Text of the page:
OLDaily
By Stephen Downes
June 10, 2003

Learning Objects in a Wider Context
Slides from my presentation. I argue that the traditional approach to using learning objects - stringing them together into lessons and courses - is misguided because it is a misuse of new media. I present this argument by showing that new media should be regarded as a new language, with its own semantics and grammar, that informs how we should use the 'words' (learning objects) in that language. By Stephen Downes, CADE 2003, June 9, 2003 [Refer][Research][Reflect]

mLearning Consortium
Still with CADE: The authors presented the design and evaluation of this project involving the use of PDAs (specifically, IPAQs) to deliver accounting courses at Seneca College and the Northern Alberta Institute of Technology. Interesting - though not surprising - was the result that PDAs did not really improve student learning. Shocking was the fact that Bell would have (had they not sponsored the trial) charged each student an average of $13,000 in wireless connectivity fees for the course. Click on the 'pilot project' link for more info; results should be available on the site shortly. By Judy Roberts, Elaine Soetaert, Naomi Beke, and Katherine Janzen, CADE 2003, June 10, 2003 [Refer][Research][Reflect]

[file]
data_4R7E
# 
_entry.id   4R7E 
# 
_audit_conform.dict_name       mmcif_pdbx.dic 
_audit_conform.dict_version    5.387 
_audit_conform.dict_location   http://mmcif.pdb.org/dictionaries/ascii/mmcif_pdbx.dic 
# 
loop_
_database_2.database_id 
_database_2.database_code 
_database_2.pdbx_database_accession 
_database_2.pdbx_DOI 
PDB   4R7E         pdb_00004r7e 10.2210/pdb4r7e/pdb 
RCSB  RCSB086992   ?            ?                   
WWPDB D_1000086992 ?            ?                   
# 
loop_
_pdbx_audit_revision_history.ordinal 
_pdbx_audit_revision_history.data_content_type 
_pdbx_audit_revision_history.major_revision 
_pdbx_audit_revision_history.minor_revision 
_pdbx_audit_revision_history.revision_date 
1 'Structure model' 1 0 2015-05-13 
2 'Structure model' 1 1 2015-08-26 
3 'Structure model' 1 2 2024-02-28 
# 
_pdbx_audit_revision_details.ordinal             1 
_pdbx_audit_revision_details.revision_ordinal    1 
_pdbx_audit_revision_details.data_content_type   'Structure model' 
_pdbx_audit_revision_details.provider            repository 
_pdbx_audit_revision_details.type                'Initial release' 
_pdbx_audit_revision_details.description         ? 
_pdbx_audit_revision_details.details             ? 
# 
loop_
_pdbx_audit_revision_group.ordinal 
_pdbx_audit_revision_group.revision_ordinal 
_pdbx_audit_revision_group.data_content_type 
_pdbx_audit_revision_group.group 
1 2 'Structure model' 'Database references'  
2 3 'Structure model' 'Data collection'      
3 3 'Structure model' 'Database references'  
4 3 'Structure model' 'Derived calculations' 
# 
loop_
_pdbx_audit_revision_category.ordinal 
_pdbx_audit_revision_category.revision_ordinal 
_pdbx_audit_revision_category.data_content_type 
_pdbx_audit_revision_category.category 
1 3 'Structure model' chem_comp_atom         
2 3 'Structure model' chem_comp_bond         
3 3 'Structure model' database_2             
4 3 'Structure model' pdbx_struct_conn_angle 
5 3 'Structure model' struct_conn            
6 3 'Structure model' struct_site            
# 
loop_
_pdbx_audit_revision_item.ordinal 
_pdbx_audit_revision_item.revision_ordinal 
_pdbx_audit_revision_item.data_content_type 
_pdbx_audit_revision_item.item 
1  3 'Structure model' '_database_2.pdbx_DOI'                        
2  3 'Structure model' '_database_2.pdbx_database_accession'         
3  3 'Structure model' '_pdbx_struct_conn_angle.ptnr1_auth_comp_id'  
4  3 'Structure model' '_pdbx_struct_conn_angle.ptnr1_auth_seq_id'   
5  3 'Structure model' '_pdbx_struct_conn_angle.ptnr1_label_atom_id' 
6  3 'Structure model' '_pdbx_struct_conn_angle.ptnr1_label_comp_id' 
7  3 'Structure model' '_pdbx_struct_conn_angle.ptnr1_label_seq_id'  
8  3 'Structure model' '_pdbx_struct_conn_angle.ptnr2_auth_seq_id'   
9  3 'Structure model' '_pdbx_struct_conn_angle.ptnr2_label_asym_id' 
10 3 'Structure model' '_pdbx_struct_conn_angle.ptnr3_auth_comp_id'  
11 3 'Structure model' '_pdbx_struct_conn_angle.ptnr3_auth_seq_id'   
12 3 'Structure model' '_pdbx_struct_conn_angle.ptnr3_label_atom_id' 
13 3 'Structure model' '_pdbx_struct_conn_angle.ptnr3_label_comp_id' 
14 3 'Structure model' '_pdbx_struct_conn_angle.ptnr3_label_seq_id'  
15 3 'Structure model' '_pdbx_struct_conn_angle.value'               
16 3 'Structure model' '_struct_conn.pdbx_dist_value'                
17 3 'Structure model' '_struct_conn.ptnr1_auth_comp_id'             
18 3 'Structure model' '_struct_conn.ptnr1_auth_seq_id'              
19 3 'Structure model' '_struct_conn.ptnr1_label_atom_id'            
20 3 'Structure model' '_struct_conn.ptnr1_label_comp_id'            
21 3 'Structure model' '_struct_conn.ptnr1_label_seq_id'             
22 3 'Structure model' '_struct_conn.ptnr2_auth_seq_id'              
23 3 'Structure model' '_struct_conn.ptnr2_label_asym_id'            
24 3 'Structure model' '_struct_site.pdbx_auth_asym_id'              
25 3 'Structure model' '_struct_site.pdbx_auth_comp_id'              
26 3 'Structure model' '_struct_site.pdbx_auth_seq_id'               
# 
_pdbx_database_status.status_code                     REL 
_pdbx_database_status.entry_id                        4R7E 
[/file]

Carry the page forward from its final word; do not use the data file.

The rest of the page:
LearnAlberta
CADE coverage continues... I saw a nice presentation from this LearnAlberta project today (the presentation, which was mostly a live demo, is not available). Some very good work that really shows the potential of learning objects. These are not available online yet, since they don't have a proper repository for them, but some should be available by September. Others, which involve the use of licensed material, will not be available for public viewing at all, raising the question of how the public can monitor what is being taught in schools - relevant since the one National Geographic clip we saw from the repository, about volcanos, referred to 'mankind,' an obsolete term. It is worth noting that it took 18 months of negotiations to license the National Geographic content, and that LearnAlberta staff have decided that it is much better to create - and share - their own material, according to the presenters. By Louise Bentley and Susan Schroeder, CADE 2003, June 10, 2003 [Refer][Research][Reflect]